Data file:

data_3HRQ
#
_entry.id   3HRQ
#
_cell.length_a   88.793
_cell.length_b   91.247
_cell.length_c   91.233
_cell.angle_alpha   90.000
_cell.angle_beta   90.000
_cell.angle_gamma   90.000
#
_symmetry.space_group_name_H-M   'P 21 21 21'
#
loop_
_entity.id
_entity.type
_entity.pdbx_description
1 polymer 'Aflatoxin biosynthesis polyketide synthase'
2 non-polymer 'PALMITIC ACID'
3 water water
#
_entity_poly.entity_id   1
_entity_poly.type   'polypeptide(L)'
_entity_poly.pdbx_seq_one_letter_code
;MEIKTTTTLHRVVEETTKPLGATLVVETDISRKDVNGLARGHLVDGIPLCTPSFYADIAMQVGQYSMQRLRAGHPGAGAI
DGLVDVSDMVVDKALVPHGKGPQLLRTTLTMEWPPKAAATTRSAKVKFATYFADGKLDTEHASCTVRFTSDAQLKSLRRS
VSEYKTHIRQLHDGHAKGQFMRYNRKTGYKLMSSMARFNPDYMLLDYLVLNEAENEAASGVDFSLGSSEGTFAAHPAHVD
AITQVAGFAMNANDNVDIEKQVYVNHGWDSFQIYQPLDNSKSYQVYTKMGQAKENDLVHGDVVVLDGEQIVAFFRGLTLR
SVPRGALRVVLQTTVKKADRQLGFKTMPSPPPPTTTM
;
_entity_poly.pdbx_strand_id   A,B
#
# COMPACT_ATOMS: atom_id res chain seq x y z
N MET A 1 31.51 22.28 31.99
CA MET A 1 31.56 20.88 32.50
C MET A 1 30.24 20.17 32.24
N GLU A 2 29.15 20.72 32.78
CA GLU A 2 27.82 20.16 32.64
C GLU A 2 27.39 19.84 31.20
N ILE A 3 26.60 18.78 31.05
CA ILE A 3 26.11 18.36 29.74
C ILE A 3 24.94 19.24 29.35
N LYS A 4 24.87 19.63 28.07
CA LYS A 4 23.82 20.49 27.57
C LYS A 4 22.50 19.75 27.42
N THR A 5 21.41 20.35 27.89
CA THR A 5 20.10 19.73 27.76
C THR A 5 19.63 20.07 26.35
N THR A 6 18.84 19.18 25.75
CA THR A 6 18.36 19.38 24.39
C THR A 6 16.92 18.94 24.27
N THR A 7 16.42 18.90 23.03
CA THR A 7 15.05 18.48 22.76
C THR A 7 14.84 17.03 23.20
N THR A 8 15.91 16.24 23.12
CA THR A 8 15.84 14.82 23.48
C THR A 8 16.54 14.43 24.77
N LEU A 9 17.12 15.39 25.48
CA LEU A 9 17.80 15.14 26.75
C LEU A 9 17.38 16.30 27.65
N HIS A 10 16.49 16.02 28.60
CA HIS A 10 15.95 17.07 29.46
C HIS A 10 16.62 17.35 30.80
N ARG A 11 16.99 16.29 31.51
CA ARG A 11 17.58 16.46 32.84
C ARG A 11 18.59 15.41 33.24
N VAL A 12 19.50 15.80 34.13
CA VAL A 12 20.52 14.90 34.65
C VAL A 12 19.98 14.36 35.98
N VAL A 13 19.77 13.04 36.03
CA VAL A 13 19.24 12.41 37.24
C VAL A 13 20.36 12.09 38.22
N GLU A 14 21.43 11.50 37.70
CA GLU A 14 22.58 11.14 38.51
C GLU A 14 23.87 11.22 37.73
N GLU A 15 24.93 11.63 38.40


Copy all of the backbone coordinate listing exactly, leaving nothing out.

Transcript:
data_3HRQ
#
_entry.id   3HRQ
#
_cell.length_a   88.793
_cell.length_b   91.247
_cell.length_c   91.233
_cell.angle_alpha   90.000
_cell.angle_beta   90.000
_cell.angle_gamma   90.000
#
_symmetry.space_group_name_H-M   'P 21 21 21'
#
loop_
_entity.id
_entity.type
_entity.pdbx_description
1 polymer 'Aflatoxin biosynthesis polyketide synthase'
2 non-polymer 'PALMITIC ACID'
3 water water
#
_entity_poly.entity_id   1
_entity_poly.type   'polypeptide(L)'
_entity_poly.pdbx_seq_one_letter_code
;MEIKTTTTLHRVVEETTKPLGATLVVETDISRKDVNGLARGHLVDGIPLCTPSFYADIAMQVGQYSMQRLRAGHPGAGAI
DGLVDVSDMVVDKALVPHGKGPQLLRTTLTMEWPPKAAATTRSAKVKFATYFADGKLDTEHASCTVRFTSDAQLKSLRRS
VSEYKTHIRQLHDGHAKGQFMRYNRKTGYKLMSSMARFNPDYMLLDYLVLNEAENEAASGVDFSLGSSEGTFAAHPAHVD
AITQVAGFAMNANDNVDIEKQVYVNHGWDSFQIYQPLDNSKSYQVYTKMGQAKENDLVHGDVVVLDGEQIVAFFRGLTLR
SVPRGALRVVLQTTVKKADRQLGFKTMPSPPPPTTTM
;
_entity_poly.pdbx_strand_id   A,B
#
# COMPACT_ATOMS: atom_id res chain seq x y z
N MET A 1 31.51 22.28 31.99
CA MET A 1 31.56 20.88 32.50
C MET A 1 30.24 20.17 32.24
N GLU A 2 29.15 20.72 32.78
CA GLU A 2 27.82 20.16 32.64
C GLU A 2 27.39 19.84 31.20
N ILE A 3 26.60 18.78 31.05
CA ILE A 3 26.11 18.36 29.74
C ILE A 3 24.94 19.24 29.35
N LYS A 4 24.87 19.63 28.07
CA LYS A 4 23.82 20.49 27.57
C LYS A 4 22.50 19.75 27.42
N THR A 5 21.41 20.35 27.89
CA THR A 5 20.10 19.73 27.76
C THR A 5 19.63 20.07 26.35
N THR A 6 18.84 19.18 25.75
CA THR A 6 18.36 19.38 24.39
C THR A 6 16.92 18.94 24.27
N THR A 7 16.42 18.90 23.03
CA THR A 7 15.05 18.48 22.76
C THR A 7 14.84 17.03 23.20
N THR A 8 15.91 16.24 23.12
CA THR A 8 15.84 14.82 23.48
C THR A 8 16.54 14.43 24.77
N LEU A 9 17.12 15.39 25.48
CA LEU A 9 17.80 15.14 26.75
C LEU A 9 17.38 16.30 27.65
N HIS A 10 16.49 16.02 28.60
CA HIS A 10 15.95 17.07 29.46
C HIS A 10 16.62 17.35 30.80
N ARG A 11 16.99 16.29 31.51
CA ARG A 11 17.58 16.46 32.84
C ARG A 11 18.59 15.41 33.24
N VAL A 12 19.50 15.80 34.13
CA VAL A 12 20.52 14.90 34.65
C VAL A 12 19.98 14.36 35.98
N VAL A 13 19.77 13.04 36.03
CA VAL A 13 19.24 12.41 37.24
C VAL A 13 20.36 12.09 38.22
N GLU A 14 21.43 11.50 37.70
CA GLU A 14 22.58 11.14 38.51
C GLU A 14 23.87 11.22 37.73
N GLU A 15 24.93 11.63 38.40